As you should have read in my Monthly Look Ahead, September brought unto me a lot of musicals, which is wonderful, and honestly, all the other months should step up their game and do the same. Now, I’m not someone who’s great at critiques, but I wanted to talk about some of the content we’ve gotten this month and why some of it hasn’t been as great as I wanted it to be.
Dear Evan Hansen is a good musical. I’ve seen it on stage and I do love it. The music is great, the story is interesting, and I think Ben Platt was great in the role…six years ago. Ben Platt reprised the awkward teenage role at age 27 for the movie version of the musical that came out this month, and it was not stellar. Even from the trailer, it was clear that this movie was not capturing the magic of the Broadway version. One tweet I think about a lot said it looked like a low-budget Christian movie, and that’s very accurate, despite big names in the cast. Maybe it was poor direction or maybe it was just that such a heavy show couldn’t translate to a movie as well, but the movie was lackluster. From cutting out the opening song to Evan’s constant whispering to the slight plot change at the end, I have some qualms. I’d see the show live again in a heartbeat, but I’m certainly not itching to see the movie anytime soon.
Everybody’s Talking About Jamie is a story similar to Dear Evan Hansen in many ways, but its movie was a lot better. I still missed some of the cut songs, but I think the changes they made to adapt it to a film were mostly well done. Why did Jamie succeed when Evan failed? I can’t say for certain, as again, I am not a critic.
What I do know, though, was a proshot of Everybody’s Talking About Jamie already existed. The movie was good and all, but if you want to see the musical in the way it was intended to be seen (without actually seeing it live), go watch that. Proshots are underrated forms of consuming theater, and I’m mad they’re not more available. The Come From Away proshot came out this month and it’s wonderful. The show is wonderful, and seeing it in HD is great because you still see the magic of the production but close up and without losing aspects to a movie format. The stage allows for a big performance, so it can get more dramatic or silly when it needs to be because we expect and enjoy it on stage.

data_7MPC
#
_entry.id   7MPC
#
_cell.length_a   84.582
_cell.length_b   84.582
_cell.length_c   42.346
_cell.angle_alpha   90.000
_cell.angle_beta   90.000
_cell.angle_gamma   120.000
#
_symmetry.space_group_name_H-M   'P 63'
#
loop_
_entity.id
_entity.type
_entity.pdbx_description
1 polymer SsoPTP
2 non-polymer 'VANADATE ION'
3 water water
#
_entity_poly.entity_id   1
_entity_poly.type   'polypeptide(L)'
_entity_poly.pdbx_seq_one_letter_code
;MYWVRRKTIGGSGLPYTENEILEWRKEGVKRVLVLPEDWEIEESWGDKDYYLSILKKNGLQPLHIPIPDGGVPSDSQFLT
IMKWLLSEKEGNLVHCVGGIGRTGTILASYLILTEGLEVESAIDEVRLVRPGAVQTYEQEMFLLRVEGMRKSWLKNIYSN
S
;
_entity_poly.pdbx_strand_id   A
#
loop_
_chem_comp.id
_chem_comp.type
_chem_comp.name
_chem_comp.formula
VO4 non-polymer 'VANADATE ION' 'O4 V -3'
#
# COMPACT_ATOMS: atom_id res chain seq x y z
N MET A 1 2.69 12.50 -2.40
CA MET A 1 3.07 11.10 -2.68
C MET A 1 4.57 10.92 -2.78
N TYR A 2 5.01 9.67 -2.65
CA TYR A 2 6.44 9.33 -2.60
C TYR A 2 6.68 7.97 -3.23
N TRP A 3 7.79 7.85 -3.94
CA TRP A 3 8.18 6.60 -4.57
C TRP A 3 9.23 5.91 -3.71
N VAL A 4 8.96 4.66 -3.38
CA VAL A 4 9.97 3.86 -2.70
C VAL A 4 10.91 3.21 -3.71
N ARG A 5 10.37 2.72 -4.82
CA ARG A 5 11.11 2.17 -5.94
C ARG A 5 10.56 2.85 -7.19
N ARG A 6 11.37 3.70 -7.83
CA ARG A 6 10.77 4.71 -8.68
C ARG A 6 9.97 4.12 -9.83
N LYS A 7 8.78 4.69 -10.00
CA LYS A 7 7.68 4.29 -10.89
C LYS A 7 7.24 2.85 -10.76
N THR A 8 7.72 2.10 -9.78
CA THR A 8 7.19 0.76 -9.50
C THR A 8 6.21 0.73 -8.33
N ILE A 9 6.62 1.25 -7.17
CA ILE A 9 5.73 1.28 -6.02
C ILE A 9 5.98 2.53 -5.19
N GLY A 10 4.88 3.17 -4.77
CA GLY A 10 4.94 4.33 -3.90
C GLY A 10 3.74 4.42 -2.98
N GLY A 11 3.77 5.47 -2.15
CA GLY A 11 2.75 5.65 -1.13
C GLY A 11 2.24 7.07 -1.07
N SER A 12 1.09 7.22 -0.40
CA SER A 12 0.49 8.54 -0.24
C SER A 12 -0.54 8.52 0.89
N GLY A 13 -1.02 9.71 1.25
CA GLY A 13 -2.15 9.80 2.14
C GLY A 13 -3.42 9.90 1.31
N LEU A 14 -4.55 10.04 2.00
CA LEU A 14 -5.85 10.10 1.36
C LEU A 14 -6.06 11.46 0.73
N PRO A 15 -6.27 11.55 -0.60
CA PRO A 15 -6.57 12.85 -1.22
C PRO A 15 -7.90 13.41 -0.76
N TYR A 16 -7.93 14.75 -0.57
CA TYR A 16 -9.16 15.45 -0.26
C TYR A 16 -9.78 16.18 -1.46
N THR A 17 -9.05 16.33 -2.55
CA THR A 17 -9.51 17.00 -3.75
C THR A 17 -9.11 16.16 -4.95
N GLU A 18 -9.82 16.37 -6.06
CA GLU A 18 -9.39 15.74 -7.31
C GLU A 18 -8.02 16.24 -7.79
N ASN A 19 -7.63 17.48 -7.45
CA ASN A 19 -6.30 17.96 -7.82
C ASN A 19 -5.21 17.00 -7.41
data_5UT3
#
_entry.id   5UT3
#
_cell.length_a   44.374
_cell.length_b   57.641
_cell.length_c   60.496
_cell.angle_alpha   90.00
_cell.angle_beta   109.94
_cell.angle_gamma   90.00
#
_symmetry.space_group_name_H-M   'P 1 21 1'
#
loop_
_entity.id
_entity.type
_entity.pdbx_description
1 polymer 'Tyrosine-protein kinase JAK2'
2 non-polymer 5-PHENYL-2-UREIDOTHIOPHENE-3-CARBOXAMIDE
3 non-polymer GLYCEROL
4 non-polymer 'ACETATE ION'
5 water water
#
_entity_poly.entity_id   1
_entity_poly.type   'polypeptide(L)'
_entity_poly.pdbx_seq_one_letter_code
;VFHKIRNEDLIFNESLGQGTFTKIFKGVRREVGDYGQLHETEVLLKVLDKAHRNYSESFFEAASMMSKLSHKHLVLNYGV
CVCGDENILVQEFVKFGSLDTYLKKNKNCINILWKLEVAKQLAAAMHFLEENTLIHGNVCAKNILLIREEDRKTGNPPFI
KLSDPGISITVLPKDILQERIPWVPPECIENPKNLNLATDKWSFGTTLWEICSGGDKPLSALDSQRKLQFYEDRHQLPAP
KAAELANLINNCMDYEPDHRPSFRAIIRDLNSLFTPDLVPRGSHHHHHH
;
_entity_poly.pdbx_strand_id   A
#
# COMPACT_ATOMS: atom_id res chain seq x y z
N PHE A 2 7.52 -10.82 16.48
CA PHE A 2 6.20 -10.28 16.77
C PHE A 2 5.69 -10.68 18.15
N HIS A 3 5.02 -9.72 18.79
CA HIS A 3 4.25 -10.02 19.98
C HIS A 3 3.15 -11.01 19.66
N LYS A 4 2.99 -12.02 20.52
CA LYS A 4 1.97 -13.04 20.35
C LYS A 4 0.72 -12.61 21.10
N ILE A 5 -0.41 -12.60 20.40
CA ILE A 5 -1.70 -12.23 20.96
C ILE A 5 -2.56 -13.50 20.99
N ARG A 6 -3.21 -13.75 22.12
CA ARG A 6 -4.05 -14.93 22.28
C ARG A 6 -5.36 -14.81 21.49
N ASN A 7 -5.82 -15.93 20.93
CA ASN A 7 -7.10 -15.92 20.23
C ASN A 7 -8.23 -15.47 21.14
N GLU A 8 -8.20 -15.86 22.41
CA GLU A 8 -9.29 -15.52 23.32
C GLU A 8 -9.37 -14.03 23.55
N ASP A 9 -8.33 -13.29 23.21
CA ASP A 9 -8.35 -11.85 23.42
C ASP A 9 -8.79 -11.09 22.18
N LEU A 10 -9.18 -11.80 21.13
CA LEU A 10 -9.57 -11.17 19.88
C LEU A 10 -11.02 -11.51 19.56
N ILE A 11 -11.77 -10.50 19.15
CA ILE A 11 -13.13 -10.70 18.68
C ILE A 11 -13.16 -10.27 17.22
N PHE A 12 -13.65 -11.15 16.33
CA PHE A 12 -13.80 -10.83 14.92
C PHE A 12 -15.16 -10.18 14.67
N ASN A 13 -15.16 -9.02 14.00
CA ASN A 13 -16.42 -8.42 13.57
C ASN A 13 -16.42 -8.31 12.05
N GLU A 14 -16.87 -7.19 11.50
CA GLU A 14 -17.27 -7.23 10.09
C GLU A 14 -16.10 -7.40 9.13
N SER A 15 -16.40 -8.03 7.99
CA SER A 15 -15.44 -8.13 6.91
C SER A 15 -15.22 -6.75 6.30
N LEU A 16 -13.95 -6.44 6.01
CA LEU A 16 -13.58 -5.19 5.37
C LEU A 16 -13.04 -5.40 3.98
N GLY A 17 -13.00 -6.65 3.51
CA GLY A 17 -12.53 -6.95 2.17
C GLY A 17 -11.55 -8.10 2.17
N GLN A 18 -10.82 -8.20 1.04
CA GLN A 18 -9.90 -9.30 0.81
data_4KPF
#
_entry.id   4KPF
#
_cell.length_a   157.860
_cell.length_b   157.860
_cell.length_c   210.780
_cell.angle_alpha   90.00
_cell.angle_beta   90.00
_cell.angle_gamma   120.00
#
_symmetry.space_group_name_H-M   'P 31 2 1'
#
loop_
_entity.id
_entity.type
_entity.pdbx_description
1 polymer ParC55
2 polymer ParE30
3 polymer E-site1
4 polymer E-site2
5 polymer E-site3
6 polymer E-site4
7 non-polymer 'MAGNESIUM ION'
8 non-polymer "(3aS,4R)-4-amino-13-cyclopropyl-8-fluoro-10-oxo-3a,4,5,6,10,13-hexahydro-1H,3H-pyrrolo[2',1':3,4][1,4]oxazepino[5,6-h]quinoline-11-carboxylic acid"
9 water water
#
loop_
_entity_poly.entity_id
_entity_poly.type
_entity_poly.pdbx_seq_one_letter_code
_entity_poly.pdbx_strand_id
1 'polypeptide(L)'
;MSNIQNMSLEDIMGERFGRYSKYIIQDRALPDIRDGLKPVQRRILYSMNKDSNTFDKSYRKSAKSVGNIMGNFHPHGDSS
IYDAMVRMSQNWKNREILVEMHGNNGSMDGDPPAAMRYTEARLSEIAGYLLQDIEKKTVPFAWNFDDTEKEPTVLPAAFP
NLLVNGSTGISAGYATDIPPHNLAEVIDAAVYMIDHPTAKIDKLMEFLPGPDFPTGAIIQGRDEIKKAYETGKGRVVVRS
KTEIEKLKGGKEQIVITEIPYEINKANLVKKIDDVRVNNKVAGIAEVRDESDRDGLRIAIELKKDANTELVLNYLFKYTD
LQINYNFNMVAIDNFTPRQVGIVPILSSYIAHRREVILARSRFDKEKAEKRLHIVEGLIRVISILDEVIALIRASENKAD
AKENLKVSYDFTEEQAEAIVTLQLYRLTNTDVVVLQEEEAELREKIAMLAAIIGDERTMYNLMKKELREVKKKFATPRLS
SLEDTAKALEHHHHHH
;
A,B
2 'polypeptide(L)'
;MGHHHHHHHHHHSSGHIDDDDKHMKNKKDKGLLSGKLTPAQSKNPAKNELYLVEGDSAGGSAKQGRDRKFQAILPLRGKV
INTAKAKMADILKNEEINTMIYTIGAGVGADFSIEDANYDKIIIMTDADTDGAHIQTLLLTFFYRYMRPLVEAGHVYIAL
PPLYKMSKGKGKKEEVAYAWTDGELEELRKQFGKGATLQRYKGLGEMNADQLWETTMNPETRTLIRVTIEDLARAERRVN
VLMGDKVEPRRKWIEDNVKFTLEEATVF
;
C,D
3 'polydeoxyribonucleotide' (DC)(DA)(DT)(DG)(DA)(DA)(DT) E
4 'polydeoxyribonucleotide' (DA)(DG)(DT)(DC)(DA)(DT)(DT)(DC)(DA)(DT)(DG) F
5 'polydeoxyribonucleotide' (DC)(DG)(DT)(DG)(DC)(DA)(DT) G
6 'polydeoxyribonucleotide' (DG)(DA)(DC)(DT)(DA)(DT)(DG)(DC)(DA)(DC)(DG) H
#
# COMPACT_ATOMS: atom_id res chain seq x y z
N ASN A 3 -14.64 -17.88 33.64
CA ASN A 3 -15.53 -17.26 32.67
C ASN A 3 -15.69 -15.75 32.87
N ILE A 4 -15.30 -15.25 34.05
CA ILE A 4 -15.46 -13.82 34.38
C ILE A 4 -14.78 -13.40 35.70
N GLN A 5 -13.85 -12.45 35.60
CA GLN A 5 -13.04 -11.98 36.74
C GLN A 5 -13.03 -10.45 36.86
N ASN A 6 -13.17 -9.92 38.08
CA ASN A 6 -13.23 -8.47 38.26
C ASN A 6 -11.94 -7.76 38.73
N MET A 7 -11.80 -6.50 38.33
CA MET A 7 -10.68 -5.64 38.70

There’s this big argument that’s often thrown around when talking about the b-word (bootlegs) and it’s that the reason why proshots aren’t too common is because of all the licensing fees and contracts and stuff that’d be needed for proshots to exist. And I’m sure that’s all true, but—and people are welcome to correct me here—it seems like a more cost-effective way of getting musicals into the world than making a full movie musical. No expensive actors, no building full sets, no rewrites, just filming/editing a show people already love and want to see in the way people already love and want to see it. And it can still be shown in theaters like Newsies was years ago.
At the end of the day, as much as there are some great movie versions of musicals in existence (I will defend Mamma Mia until the day I die), something is always lost in translation, and it’s unfortunate that in some cases, like Dear Evan Hansen‘s, it will ruin the reputation, no matter how good elements may be. Movie musicals should be for the fans and while I can’t speak for all of them, I feel like most of the fans just want to see the musical, not the artsy, stunt-casted watered-down version that we often get from these things. Case in point: Cats.
What are your thoughts? Are you running to theaters to see Dear Evan Hansen? Are you disappointed with the quality of some movie musicals? Do you not care as long as we’re getting some musical content? Comment below your opinions!